In case you’ve missed it, Cinema Fearité has been on a “Maniac” binge for the past couple of weeks. First, we examined Dwain Esper’s 1934 scaresploitation classic Maniac, then we explored the 1963 Hammer Pictures thriller Maniac. This week, we conclude our trilogy with the movie that most horror fans think of instantly when they hear the word “maniac”; the 1980 psycho-slasher Maniac.
The titular maniac in Maniac is Frank Zito (played by Joe Spinell, who was in quality films like Rocky and The Godfather, but also did time in low-budget pictures such as Forbidden Zone and The Last Horror Film), a mentally unhinged man living in New York City whose nights are spent finding and killing young women. Once they’re dead, he scalps them and attaches his trophy to the head of its own mannequin back at his apartment. While in the park one day, Frank notices a photographer named Anna D’Antoni (Caroline Munro from Slaughter High and The Spy Who Loved Me) taking his picture. He snoops around and is able to find her address, but instead of attacking her, he asks her out. As he dates Anna, he continues to kill women, even using his new girlfriend as an unwitting accomplice to locate and meet potential victims. All the while, Frank tries to keep his psychotic tendencies secret from Anna, but before long, he turns his aggression towards her.
Made just a couple of years after the original Halloween and the same year as the first Friday the 13th, Maniac is a textbook example of a golden age slasher movie. Directed by schlock king William Lustig (Maniac Cop, Uncle Sam) from a screenplay by Joe Spinell (who also plays Frank Zito), the surreal film is actually nothing more than an homage to Psycho. A bloody, gory, tasteless-at-times homage, but an homage nonetheless.
The most obvious similarity between Maniac and Psycho can be found within both movies’ anti-heroes. Like Norman Bates, Frank Zito is a sympathetic killer; he seemingly has no control over what he does and just wants to live a normal life, but he hears voices that tell him to kill women. Also like Norman, Frank’s internal voice is that of his mother, and he frequently will answer her, having complete two-sided conversations with himself. Unlike Norman, however, Frank knows that he himself is doing the killing (as opposed to blaming it on his mother), but that fact actually makes him more sympathetic in that he often breaks down and cries after he kills. For all of the murder and mayhem that he causes, it’s kind of hard for the viewer to not feel sorry for him.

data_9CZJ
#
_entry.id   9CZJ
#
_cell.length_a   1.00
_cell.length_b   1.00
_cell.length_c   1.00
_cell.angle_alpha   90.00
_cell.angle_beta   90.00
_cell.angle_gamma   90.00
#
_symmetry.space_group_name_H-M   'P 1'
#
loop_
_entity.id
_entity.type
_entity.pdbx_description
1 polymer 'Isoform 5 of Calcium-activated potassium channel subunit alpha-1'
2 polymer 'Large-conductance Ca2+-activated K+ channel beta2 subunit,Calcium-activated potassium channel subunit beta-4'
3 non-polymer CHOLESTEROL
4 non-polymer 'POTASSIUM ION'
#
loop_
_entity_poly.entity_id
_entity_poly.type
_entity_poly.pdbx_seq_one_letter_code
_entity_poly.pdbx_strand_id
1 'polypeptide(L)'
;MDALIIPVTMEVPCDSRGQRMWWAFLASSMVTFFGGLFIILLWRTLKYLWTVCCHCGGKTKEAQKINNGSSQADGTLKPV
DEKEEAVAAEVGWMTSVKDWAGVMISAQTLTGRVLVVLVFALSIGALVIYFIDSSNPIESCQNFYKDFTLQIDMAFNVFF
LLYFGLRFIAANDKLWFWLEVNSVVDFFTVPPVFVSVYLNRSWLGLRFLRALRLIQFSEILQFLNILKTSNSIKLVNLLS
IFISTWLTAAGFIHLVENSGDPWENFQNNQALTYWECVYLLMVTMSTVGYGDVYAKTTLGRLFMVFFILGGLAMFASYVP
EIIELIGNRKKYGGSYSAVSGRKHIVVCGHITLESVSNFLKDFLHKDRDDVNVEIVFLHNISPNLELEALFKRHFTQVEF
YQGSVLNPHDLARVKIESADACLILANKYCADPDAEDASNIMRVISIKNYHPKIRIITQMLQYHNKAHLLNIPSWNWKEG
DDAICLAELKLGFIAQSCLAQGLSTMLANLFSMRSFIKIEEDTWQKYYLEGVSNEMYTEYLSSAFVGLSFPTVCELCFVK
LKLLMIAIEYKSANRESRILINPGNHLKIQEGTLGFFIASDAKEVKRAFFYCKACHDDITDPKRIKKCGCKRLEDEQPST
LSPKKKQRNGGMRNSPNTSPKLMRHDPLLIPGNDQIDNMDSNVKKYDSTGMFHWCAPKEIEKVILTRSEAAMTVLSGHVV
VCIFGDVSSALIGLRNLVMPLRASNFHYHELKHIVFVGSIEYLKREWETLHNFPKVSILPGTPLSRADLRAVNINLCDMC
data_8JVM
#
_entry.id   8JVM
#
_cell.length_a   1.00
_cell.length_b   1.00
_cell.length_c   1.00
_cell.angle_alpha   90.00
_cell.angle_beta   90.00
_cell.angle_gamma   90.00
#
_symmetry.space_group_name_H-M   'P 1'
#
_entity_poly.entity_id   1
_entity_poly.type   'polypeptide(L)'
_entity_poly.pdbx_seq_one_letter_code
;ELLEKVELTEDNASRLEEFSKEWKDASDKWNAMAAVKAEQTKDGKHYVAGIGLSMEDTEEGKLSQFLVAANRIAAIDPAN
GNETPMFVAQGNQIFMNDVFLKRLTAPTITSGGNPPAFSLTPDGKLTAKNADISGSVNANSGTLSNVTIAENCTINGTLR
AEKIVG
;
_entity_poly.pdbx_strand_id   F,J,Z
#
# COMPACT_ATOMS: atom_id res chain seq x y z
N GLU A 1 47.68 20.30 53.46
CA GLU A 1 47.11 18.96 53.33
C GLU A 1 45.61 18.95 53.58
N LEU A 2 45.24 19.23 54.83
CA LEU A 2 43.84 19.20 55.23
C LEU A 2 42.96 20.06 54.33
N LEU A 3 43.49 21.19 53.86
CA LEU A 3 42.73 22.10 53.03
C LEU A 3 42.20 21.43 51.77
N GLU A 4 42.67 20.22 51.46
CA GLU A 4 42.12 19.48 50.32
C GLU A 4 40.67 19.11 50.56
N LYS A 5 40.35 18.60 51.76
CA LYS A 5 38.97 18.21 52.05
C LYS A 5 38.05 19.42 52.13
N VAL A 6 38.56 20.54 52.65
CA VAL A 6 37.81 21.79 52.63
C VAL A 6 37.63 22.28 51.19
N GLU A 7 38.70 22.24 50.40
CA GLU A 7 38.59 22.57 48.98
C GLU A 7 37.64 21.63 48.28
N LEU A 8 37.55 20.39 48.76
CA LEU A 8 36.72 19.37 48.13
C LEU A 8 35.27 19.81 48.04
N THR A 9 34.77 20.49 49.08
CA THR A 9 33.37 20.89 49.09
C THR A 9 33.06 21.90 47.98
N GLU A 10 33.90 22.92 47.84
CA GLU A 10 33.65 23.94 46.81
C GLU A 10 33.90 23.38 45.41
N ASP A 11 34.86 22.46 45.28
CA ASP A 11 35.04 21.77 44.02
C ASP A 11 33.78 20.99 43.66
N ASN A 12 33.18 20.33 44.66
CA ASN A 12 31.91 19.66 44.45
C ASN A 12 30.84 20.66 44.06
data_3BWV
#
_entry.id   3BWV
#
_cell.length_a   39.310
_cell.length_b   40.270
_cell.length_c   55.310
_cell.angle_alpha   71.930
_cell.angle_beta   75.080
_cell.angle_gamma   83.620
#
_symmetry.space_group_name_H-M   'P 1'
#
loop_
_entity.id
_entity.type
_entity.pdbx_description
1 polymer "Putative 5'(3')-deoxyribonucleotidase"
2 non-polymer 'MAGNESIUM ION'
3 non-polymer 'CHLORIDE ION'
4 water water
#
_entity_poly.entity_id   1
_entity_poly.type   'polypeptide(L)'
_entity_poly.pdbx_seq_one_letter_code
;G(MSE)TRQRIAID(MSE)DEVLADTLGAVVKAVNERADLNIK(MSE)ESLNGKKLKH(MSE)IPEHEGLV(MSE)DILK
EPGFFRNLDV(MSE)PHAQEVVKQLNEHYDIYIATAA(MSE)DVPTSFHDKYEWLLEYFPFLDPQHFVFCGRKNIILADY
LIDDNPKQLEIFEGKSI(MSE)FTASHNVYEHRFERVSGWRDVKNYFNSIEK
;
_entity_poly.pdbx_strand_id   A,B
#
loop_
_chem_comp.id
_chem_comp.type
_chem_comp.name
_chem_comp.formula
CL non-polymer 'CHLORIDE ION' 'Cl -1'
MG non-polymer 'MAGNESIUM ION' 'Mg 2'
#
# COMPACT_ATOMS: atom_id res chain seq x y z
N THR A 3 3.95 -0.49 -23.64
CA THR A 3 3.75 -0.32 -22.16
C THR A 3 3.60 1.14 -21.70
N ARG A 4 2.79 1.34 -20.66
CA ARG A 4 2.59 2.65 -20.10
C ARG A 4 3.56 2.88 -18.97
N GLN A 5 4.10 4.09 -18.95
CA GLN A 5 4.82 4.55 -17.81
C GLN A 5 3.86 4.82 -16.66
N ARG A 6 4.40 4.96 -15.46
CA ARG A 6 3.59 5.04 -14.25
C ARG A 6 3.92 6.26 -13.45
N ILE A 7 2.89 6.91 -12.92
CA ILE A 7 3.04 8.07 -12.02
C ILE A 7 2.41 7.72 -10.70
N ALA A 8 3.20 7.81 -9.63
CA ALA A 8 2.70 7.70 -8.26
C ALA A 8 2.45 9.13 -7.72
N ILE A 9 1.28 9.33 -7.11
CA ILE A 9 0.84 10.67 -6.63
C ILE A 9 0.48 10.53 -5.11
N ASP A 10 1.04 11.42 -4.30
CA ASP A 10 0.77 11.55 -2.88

Of course, because of the time period in which it was made, Maniac has that classic slasher sensibility to it. The special effects are all masterfully designed and executed by the legendary Tom Savini (Deranged, Alone in the Dark, Monkey Shines) and the equally legendary Rob Bottin (The Fury, Humanoids from the Deep). The killings include everything from various slit throats to a shotgun blast to the head (for which Savini used his old Dawn of the Dead dummy bust), and in true Savini fashion, every trick splatters a ton of blood and guts all over the screen. There’s nothing quite like good practical makeup effects in slasher movies, and Maniac features some of the best.
The impressive makeup effects are supplemented by the eye-popping cinematography of Robert Lindsay (The Prowler, A Night to Dismember). Lindsay shoots Maniac with an obvious Italian influence, using bright primary colors that still manage to look dirty – a good visual metaphor for the beautiful filth that was New York City in the eighties. Taking a cue from Halloween, Lindsay utilizes the typical slasher POV shots, but does creative things like spill blood over the lens to spice it up a bit. When he really wants to get surreal, Lindsay does things like flood the set with fog or shoot from irregular angles, techniques which give parts of Maniac a comic-bookish look that would be used to greater lengths a few years later in movies like Madman and Creepshow. It may look trite by today’s standards, but for 1980, the photography in Maniac was ahead of its time.
The music in Maniac is also influential; the score, composed by Jay Chattaway (Maniac Cop, Silver Bullet), is full of the same type of eerie synth-based textural beds on which many of the horror film scores of the eighties were built. Chattaway’s creepy keyboard melodies and thick walls of white noise seamlessly blend with the sounds of footsteps and breathing, audio effects that were designed by Sandy Rakow (who worked on hits like Dog Day Afternoon, Kramer vs. Kramer, and Network) and mixed by Gary Rich (The Burning, The Prowler), letting the music work in tandem with the sound design to create one big sonic landscape for the film. It’s easy to get lost in Maniac’s soundtrack.
This week concludes Cinema Fearité’s Maniac trilogy, and we hope you have enjoyed it. If you still want more, you can check out the immersive 2012 Maniac, a remake of this William Lustig film. It’s incredibly visceral, and you’ll never be able to picture Elijah Wood as Frodo Baggins again. Next week, we’ll be back with more of the regularly scheduled horrors. Until then – stay on the road, keep clear of the moors, and beware the moon.